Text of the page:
Subject: Single-Sores
From: Andrew Plato <gilliankitty -at- yahoo -dot- com>
To: "TECHWR-L" <techwr-l -at- lists -dot- raycomm -dot- com>
Date: Mon, 12 Aug 2002 10:01:55 -0700 (PDT)

"Sean Brierley" <sbri -at- haestad -dot- com> wrote

> I can measure and demonstrate at least a 40-hour savings per-project and
> an improvement in the accuracy of documentation using single sourcing,
> and I can better meet the needs of software design that continues to
> change up until the ship date. These things I can measure and have done,
> this is not theory.

One positive results does not make a trend, Sean. Of course you saved time, you
controlled it and were consumed with making it work. That does not mean everybody
else will have the same results you had.

There is a grave assumption in this that using a single-source system will
produce quality results in less time then other methods. Well, what are those
"other methods." I see a lot of people throwing out case studies and examples of
how they cut down their process by x% using a new single-sourcing system, but
there isn't much interesting discussion of what was done before? And if there is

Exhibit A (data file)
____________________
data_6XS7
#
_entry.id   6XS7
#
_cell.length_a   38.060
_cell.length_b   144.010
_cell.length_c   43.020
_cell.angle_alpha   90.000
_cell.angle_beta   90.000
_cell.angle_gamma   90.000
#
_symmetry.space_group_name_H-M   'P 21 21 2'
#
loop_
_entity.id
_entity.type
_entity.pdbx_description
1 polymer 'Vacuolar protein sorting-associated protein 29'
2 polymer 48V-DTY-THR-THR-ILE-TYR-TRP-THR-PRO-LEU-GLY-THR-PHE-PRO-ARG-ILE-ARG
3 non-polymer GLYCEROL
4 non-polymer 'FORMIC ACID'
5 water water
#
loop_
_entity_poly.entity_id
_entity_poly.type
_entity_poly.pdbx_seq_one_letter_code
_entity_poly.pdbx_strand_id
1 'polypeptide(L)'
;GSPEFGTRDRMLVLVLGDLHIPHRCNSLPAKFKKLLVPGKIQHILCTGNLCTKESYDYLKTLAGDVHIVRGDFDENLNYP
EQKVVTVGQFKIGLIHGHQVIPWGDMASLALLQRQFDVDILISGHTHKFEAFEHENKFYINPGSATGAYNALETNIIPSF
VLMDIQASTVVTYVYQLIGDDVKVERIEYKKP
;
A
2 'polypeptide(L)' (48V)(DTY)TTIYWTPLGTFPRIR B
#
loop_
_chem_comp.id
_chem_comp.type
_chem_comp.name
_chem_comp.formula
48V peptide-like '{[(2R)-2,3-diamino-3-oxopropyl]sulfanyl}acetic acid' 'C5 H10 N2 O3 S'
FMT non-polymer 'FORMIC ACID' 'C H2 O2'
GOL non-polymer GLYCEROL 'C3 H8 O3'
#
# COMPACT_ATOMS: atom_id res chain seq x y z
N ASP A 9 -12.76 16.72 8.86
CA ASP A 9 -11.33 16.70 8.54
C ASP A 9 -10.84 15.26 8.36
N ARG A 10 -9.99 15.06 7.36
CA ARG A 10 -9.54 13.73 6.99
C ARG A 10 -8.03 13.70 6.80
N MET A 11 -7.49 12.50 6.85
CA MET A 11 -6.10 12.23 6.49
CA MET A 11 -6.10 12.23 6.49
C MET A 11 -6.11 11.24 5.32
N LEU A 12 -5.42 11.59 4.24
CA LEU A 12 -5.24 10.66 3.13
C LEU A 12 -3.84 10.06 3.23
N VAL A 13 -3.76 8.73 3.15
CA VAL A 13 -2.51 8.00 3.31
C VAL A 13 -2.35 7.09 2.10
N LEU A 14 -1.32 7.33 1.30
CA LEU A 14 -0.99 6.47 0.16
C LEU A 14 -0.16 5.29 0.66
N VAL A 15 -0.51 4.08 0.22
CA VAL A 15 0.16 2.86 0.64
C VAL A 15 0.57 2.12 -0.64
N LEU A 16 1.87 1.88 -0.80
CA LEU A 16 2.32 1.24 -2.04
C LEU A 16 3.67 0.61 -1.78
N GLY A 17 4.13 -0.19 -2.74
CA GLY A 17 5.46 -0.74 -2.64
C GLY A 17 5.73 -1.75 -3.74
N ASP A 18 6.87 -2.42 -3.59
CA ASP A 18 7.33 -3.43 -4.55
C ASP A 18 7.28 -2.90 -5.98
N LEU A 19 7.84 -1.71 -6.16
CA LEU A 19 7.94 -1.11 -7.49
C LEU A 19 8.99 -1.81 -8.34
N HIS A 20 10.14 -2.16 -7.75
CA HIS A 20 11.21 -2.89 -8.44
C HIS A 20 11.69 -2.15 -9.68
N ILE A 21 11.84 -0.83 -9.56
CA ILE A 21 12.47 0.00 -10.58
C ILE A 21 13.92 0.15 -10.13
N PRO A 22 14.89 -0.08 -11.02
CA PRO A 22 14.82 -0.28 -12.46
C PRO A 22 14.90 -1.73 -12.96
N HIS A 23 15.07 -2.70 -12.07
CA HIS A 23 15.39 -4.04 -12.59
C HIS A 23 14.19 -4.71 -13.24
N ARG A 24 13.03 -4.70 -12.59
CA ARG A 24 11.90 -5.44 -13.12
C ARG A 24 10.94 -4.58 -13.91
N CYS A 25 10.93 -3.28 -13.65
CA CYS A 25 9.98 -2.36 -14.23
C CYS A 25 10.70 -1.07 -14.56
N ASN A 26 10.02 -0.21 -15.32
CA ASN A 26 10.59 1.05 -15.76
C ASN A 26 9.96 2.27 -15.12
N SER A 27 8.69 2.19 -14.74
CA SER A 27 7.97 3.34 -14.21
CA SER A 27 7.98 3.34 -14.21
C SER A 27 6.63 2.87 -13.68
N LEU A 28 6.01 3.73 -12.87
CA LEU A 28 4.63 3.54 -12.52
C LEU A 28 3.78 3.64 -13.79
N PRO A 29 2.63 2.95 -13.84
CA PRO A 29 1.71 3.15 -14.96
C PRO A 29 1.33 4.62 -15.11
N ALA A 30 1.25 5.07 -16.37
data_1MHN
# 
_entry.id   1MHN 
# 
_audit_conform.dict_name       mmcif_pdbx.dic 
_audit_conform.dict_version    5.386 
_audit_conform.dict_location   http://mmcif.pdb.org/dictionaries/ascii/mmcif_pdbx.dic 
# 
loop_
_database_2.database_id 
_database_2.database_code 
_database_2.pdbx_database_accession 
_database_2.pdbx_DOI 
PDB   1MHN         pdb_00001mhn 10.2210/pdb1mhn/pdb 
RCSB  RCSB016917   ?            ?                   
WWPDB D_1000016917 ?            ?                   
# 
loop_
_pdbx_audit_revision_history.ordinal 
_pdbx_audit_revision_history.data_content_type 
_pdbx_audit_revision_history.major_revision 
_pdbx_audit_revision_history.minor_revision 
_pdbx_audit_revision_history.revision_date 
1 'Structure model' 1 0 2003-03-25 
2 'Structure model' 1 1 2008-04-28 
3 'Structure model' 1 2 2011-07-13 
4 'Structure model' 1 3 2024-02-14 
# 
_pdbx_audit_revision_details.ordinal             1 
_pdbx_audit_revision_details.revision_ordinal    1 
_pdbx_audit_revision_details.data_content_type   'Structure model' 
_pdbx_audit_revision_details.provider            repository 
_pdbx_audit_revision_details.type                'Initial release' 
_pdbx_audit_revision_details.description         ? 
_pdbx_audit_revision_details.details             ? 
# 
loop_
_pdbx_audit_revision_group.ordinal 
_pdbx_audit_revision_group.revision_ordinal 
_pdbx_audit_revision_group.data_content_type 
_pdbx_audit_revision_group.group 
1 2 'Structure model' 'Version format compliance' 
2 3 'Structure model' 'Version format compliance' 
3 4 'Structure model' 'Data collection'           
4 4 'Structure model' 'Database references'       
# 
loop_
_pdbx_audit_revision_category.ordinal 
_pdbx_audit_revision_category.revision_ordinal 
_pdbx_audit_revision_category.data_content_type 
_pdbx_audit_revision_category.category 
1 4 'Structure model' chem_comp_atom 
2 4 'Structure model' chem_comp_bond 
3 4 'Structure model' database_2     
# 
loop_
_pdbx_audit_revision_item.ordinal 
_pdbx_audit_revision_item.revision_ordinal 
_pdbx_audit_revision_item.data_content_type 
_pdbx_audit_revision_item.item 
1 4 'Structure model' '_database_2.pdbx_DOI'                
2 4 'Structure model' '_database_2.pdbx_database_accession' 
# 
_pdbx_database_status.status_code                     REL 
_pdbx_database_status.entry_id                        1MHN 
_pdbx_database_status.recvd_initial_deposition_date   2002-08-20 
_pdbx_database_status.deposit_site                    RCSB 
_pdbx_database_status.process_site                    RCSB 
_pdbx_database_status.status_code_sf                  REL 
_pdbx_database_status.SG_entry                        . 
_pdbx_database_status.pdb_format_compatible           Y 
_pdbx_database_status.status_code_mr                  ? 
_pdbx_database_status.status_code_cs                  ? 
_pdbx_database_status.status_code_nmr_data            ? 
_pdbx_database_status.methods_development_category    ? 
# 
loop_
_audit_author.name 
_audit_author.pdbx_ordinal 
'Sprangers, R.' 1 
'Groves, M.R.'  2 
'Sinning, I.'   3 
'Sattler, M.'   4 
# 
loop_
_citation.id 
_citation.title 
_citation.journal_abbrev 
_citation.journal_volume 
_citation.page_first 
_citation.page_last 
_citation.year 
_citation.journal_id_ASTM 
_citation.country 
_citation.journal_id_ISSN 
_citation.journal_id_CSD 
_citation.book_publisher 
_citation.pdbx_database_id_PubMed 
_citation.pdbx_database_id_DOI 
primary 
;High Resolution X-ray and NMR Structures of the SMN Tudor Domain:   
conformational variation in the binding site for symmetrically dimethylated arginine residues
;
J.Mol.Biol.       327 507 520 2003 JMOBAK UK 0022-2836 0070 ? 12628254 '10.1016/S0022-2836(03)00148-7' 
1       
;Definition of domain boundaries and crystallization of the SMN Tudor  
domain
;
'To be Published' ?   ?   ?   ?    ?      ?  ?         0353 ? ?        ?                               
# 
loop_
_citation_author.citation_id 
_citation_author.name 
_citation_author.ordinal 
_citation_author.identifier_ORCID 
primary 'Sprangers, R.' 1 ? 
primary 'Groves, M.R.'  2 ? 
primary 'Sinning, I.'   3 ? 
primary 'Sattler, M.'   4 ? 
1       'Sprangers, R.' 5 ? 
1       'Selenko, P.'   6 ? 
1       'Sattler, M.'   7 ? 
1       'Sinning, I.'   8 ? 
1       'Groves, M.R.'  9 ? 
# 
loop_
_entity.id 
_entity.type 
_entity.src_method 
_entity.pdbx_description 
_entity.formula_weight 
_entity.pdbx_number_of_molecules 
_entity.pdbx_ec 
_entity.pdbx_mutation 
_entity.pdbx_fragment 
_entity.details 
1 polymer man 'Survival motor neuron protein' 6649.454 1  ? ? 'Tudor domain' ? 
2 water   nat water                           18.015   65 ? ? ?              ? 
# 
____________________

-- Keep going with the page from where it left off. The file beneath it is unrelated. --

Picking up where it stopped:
any mention of previous systems, it is painted as a archetypal "everything was a
mess" scenario where ANY improvement would be a step in the right direction.

Furthermore, time savings is a far more complex equation than merely shortening
the turn-over rate or the "repurposing rate." Most single-source folks fail to
mention the tremendous amount of time it takes them to set up, manage, and
maintain this system.

> I'd say, in many cases, if you are not single sourcing you are wasting
> time and your employer's money; imagine that, Andrew Plato, fondling
> fonts!

And you may be right. However, I also know that people LOVE to "reclassify"
themselves into "fun" jobs and ignore the job they were hired to do. We have
proven that in the "Like Long Hours" thread where one of my uncontested
conclusions was that people were happy to work overtime on work they enjoy
(setting up single sourcing systems) but were not happy to work over time on work
they did not enjoy (and were hired to do, presumably.)

You may very well build a better mousetrap, but if while you were constructing
your mousetrap, the mice ate all the grain - your new mousetrap is kind of moot.

> In fact, when I refer to lots of overtime, I am talking about the task
> of getting _content_ documented, not setting up single sourcing, messing
> with fonts, or playing with templates. (And, remember, single sourcing
> only has to be set up once, it's not something you'd adjust on every
> project.)

There is an assumption in that. That once something is set up it will be
universally adopted, embraced, and recognized. Since this is rarely the case in
many organizations, then you might not be "setting it up once." You may be
constantly tweaking and changing it, hence losing whatever benefit you might have

Andrew Plato

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